By Associated Press Writer
updated 7/1/2010 3:26:35 PM ET 2010-07-01T19:26:35

Elian Gonzalez says he's not angry at his Miami relatives who fought to keep him in the United States during a nasty international custody battle a decade ago, and is thankful "a large part of the American public" supported him being reunited with his father in Cuba.

Now 16, Gonzalez's first comments to foreign reporters in years came after President Raul Castro attended a state celebration Wednesday night marking the 10th anniversary of the famous ex-castaway's return to the island.

"Even though they didn't help me in every way possible, they didn't help me move forward, they are still my own family," Gonzalez said of his South Florida relatives, speaking in a shy, almost timid voice.

"I don't have anger for them," he said. "It's only that it wasn't the best effort possible, and thanks to a large part of the American public, and our public, today I'm with my father and I feel happy here."

When asked about the family's Miami relatives, however, Gonzalez's father, Juan Miguel, shot back that he was still angry, "because, at any moment, having the boy there and with me giving them opportunities so they can reunite the family, they let themselves get carried away with other things."

He added that bringing his son back was still the right thing to do, saying, "today I'm more sure than I was then."

Elian was a photogenic 5-year-old when a fisherman found him floating off the coast of Florida in an inner tube on Thanksgiving Day 1999, after his mother and others fleeing Cuba drowned trying to reach American soil. His father, who was separated from his mother, had remained on the island.

U.S. immigration officials ruled the boy should return to Cuba over the objections of his Miami relatives and other Cuban exiles, creating a national furor that caused even presidential candidates George W. Bush and Al Gore to weigh in. Many believe Cuban-Americans' outrage at how the case turned out helped cost Gore the White House.

Elian's Miami relatives refused to give him up, while in Cuba, Fidel Castro and religious leaders led constant marches calling for his return. State television crated a nightly "round-table" program that provided updates on the Gonzalez case and it endures today, though it now discuss all sorts of themes.

U.S. federal agents raided the Little Havana home of Elian's uncle with guns drawn on April 22, 2000, and seized the boy from a closet to return him to his father.

It took the pair another two-plus months to return to Cuba, and when they did, men, women and children jammed the road from Havana's airport, cheering, waving Cuban flags and throwing flowers as the motorcade carrying them passed.

The younger Gonzalez was celebrated as a hero and his father, a restaurant employee, was elected to parliament. Cuba has worked to play down the public persona of both since then, but the latest anniversary of their triumphant return proved an exception.

The evening marked the first time Cuba's current president stood in for its former leader at an event in Gonzalez's honor. Fidel Castro personally led major celebrations cheering Cuba's most-famous youngster in years past, marching in parades or delivering lengthy speeches.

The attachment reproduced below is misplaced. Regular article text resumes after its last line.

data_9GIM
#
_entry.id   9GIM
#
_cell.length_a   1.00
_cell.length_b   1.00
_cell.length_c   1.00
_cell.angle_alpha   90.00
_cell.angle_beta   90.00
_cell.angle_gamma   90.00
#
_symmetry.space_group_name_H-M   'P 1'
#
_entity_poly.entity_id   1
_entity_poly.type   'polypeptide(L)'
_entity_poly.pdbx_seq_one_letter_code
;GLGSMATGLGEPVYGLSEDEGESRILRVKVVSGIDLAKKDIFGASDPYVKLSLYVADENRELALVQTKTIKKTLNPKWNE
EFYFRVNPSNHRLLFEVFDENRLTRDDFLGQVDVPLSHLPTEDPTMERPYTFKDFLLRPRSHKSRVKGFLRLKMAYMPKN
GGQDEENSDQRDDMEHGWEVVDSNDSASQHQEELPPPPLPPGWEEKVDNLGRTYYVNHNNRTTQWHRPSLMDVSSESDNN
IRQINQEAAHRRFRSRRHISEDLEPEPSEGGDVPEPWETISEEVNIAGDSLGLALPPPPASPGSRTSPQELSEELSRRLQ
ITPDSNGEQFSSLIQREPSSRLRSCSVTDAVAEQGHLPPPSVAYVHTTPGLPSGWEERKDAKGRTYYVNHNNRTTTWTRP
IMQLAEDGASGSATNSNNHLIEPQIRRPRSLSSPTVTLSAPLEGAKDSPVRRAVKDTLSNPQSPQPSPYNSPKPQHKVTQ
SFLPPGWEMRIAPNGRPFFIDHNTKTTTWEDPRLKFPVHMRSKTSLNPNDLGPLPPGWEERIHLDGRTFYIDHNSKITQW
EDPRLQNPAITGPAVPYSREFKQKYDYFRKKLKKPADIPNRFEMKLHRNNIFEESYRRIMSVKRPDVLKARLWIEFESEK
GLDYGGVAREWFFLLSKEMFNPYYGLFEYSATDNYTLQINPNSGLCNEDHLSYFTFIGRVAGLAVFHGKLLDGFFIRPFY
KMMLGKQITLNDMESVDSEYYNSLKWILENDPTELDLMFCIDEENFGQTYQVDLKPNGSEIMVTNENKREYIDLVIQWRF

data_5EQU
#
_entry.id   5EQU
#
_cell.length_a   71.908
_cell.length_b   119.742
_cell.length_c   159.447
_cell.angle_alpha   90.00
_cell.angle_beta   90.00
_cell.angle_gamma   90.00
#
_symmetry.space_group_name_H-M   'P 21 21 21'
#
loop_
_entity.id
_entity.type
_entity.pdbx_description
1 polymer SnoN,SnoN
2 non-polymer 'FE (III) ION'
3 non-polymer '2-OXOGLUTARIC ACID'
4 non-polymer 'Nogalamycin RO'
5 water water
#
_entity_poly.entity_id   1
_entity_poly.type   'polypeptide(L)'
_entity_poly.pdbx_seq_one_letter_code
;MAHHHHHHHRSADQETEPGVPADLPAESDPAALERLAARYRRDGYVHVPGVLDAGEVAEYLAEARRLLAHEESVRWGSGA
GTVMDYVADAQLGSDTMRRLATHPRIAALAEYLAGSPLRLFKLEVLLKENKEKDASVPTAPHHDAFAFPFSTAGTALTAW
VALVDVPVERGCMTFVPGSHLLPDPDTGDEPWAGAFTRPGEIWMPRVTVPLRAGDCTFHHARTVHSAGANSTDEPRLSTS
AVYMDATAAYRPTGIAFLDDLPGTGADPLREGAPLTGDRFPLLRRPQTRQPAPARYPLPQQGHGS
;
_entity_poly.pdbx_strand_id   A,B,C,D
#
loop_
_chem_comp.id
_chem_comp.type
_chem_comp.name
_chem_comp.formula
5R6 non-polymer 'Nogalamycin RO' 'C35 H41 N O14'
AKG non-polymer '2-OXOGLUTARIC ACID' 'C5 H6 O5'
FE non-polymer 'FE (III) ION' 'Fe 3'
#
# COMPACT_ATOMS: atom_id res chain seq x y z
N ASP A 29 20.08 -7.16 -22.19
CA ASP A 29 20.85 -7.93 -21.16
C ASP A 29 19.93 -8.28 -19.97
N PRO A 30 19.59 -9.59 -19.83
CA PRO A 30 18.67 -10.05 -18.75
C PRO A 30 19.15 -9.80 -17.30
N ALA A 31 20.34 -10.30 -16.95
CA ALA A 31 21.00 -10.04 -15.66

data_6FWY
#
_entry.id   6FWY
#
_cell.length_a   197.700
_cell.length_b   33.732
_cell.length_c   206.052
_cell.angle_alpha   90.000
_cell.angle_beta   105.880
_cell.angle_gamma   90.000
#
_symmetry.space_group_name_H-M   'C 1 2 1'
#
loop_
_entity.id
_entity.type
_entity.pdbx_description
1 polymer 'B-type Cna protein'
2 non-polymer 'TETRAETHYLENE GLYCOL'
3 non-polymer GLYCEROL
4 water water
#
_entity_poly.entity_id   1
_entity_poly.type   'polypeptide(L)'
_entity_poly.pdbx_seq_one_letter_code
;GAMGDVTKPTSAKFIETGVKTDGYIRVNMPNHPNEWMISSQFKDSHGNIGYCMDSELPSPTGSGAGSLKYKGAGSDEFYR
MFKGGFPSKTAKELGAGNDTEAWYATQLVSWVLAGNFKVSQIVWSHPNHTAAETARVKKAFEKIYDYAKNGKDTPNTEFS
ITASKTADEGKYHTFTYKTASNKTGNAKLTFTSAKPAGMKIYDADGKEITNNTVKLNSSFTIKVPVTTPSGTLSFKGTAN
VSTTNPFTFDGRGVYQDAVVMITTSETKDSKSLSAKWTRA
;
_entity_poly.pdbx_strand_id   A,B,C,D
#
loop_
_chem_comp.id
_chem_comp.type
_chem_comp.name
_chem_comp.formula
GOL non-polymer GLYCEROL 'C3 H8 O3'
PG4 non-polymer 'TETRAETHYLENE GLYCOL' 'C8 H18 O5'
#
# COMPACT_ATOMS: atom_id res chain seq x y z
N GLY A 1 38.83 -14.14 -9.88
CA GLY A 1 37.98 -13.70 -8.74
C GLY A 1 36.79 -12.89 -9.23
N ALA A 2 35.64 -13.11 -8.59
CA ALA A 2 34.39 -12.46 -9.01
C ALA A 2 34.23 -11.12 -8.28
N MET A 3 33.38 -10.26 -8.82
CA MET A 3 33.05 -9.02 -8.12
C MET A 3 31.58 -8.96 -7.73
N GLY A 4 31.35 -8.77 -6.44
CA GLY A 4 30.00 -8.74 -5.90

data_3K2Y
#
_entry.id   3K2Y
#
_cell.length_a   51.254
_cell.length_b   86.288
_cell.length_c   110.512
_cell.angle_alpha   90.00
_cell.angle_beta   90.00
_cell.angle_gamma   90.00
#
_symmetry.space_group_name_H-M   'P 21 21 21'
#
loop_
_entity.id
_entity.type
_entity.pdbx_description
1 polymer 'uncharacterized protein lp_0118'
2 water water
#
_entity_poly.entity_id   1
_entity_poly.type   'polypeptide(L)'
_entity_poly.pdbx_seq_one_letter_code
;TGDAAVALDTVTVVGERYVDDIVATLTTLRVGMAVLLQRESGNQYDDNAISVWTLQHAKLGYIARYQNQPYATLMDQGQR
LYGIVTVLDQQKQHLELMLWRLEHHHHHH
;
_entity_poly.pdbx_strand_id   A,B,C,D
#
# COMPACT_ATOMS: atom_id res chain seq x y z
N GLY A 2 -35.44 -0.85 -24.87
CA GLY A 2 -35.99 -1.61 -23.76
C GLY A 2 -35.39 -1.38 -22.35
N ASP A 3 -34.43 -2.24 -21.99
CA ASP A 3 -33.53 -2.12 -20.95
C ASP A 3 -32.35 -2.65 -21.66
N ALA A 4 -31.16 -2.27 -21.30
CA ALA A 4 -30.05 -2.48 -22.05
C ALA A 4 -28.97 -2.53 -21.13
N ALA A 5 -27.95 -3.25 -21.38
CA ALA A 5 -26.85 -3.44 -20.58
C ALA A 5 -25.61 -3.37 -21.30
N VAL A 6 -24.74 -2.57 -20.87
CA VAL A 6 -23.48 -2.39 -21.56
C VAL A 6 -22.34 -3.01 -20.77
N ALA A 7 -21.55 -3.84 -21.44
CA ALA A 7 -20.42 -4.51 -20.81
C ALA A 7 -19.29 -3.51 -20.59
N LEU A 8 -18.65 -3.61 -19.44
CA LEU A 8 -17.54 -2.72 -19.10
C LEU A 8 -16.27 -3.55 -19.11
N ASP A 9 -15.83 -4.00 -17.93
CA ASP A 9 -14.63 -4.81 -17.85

But the 83-year-old has not been seen in public since undergoing emergency intestinal surgery and giving up power — first temporarily, then permanently — almost four years ago.

The latest event was organized by Cuba's Council of Churches, which includes all major Cuban religions except the Roman Catholic Church, and was held at the Episcopal Santisima Trinidad Cathedral in Havana. The council staged a celebration in the same church days after Gonzalez's return in 2000.

"It was a triumph, not only of love and justice, but of logic over indecency of spirit, truth against evil," Rev. Marcial Miguel Hernandez, president of the Council of Churches, told those assembled Wednesday night.

A bit later, parliament head Ricardo Alarcon said that "for many in the United States, Elian's case was the discovery of the reality that the imperial propaganda, the industry of deception, tried jealously to hide."

A large screen behind all who spoke showed video footage from Gonzalez's return in 2000.

Studying to be an officer
Gonzalez wore a red-stripped dress shirt and sat in the front row next to Raul Castro, who was in a white Guayabera shirt and embraced him and patted him on the back before the event started. His father sat a row behind them, and his stepmother, two younger stepbrothers and grandmother, a faithful churchgoer, were in nearby rows.

"It's the land where I'm from," Gonzalez said of Cuba. "Here I feel good, and, thanks to my education and the strength my people have given me, today I'm almost a man."

Though the ceremony came two days after the actual anniversary, it also was unusual for Cuba to commemorate June 28, 2000, when Gonzalez arrived in Cuba, instead of his birthday on Dec. 7, which officials have often celebrated in Gonzalez's hometown of Cardenas, in Matanzas province east of the capital.

As he has grown up, authorities have shielded Gonzalez from foreign reporters and, before the ceremony, his only recent photograph appeared in April, when he sported closely cropped hair and a military school uniform during a Young Communist Union congress.

Government media marked the 10th anniversary last weekend, reporting Gonzalez is studying to become an officer at the Camilo Cienfuegos military school in Matanzas.

"The boy of yesterday is now a Cuban like any other," said the Communist Youth newspaper Juventud Rebelde, adding that "a decade after being used as a toy by the enemies of the revolution ... he is preparing to be a future officer of the Revolutionary Armed Forces."

The revolution is what Cubans call the popular uprising that swept the Castro brothers to power in 1959.

The state news agency AIN wrote that Gonzalez "enjoys music, is a partygoer, although not a good dancer, who spends hours in front of the computer or weightlifting with his friends."